Saudi Arabia’s Aramco (its equivalent of NNPC in Nigeria) has declared a dividend for financial year 2020 – and the number is massive: $75 billion. Yes, the company will share $75 billion among its investors. You may see that, and ask for the privatization of NNPC, but remember electricity and NEPA which post privatization has not delivered a different outcome.
As the government plans to invest $1.5 billion, for rehabilitation, into a national refinery, many prominent Nigerians like Atedo Peterside (founder of Stanbic IBTC) have asked the government to kill the idea, and sell. But I do not just buy SELL these days since typically we invest say $5 billion to build, and then sell at $1 billion, and even after doing that, nothing changes.
With that, the question is this: what should be the playbook for Nigeria and NNPC to unlock the type of value, in proportion, Aramco has delivered in Saudi Arabia?
Oil giant Saudi Aramco reported a 44% slump in full-year 2020 results, but maintained its $75 billion dollar dividend payout, with CEO Amin Nasser describing the last twelve months as one of the most “challenging years” in recent history.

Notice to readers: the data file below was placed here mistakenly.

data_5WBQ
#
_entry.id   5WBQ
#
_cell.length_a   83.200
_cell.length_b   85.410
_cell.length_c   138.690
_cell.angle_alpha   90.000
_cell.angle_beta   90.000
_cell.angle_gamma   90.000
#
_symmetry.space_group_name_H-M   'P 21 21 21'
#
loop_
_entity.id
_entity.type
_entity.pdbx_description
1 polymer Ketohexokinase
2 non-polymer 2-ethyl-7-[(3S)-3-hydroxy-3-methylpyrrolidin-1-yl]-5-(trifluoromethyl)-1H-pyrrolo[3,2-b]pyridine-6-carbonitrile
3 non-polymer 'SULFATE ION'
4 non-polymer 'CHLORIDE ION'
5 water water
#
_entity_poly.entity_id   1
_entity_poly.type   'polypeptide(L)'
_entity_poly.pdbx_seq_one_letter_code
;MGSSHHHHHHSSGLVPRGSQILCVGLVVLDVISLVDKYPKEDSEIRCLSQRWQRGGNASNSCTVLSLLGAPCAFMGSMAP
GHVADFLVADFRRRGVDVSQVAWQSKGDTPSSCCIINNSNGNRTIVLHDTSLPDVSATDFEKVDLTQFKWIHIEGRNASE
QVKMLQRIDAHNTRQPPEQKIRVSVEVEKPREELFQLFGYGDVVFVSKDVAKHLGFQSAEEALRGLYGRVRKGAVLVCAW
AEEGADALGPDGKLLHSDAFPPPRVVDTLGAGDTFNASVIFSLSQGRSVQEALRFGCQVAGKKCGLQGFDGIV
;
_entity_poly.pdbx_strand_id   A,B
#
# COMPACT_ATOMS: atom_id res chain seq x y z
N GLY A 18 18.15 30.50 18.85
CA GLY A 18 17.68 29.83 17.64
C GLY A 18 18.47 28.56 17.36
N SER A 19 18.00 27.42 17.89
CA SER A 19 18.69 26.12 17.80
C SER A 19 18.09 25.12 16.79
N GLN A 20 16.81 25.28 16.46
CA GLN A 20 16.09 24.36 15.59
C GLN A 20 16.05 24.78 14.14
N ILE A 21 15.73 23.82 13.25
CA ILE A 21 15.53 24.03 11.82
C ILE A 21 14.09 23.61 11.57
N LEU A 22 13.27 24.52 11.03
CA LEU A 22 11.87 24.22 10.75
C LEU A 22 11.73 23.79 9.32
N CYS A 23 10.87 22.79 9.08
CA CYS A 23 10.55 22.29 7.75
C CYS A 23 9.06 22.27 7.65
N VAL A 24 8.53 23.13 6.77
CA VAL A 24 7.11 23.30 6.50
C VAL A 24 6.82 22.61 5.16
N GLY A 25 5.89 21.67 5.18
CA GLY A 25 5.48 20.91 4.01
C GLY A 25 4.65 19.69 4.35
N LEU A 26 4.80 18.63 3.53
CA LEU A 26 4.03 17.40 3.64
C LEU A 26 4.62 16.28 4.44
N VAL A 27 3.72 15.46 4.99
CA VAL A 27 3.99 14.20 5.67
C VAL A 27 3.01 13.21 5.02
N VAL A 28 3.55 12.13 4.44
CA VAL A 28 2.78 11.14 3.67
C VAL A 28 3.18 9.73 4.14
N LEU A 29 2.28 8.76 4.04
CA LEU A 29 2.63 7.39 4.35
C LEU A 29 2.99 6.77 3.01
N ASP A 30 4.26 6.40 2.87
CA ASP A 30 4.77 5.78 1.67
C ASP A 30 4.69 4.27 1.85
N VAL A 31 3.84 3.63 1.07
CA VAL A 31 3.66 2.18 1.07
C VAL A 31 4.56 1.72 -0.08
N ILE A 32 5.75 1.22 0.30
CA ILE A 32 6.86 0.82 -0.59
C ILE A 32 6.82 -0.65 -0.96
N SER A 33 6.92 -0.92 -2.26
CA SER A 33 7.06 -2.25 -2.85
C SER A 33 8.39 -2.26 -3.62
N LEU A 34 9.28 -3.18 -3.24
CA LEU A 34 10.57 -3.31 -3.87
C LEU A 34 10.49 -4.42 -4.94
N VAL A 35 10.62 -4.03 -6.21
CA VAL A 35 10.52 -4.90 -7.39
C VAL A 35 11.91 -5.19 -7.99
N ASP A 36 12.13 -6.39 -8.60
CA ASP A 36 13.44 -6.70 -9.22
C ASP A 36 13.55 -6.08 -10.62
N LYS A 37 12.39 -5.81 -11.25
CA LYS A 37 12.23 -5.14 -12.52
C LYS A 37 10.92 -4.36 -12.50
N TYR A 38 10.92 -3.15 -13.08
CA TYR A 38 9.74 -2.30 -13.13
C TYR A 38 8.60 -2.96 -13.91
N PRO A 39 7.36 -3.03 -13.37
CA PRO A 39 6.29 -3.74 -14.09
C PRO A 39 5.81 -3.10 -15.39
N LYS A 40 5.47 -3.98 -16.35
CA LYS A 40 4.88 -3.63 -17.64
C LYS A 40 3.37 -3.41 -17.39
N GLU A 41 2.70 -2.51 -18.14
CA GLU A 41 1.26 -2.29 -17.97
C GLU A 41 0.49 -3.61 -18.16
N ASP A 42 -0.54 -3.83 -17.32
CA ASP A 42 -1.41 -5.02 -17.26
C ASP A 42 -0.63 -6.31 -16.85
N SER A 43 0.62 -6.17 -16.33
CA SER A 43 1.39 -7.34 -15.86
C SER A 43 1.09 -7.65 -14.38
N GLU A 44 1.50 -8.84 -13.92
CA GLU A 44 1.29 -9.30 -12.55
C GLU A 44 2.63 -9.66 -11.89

Saudi Aramco, Saudi Arabia’s behemoth state oil firm, reported net income of $49 billion in 2020, down from $88.19 billion in 2019. The result was slightly below analysts expectations of $48.1 billion but still represents the highest of any public company globally.
“In one of the most challenging years in recent history, Aramco demonstrated its unique value proposition through its considerable financial and operational agility,” Saudi Aramco Chief Executive Amin Nasser said in company statement Sunday.
In 2017, I was for “privatize and put in the stock market” when I wrote this, but today, after the mess in the electricity sector, I am not even sure privatization holds the magic wand in Nigeria. Indeed, after years, no one can claim that privatizing NEPA has brought better results in Nigeria’s electricity sector.
Simply, NNPC is still struggling to develop the capacity to reconcile its books with the Nigerian people. This may not be corruption; it could simply be lack of process, within a very complex Corporation, and the interrelationships it maintains with different segments of the Nigerian government, from the Federal Ministry of Finance to the Central Bank of Nigeria. It is a broken process and if General Buhari cannot fix it, it means we need to have a new strategy as a nation.
Yes, there is a way we can deal with this problem: take NNPC public and get its business done in the stock market. That way, all the missed and hidden money will be checked by market dynamics with dedicated experts looking at these numbers, more passionately, because they have fiduciary stakes in them.
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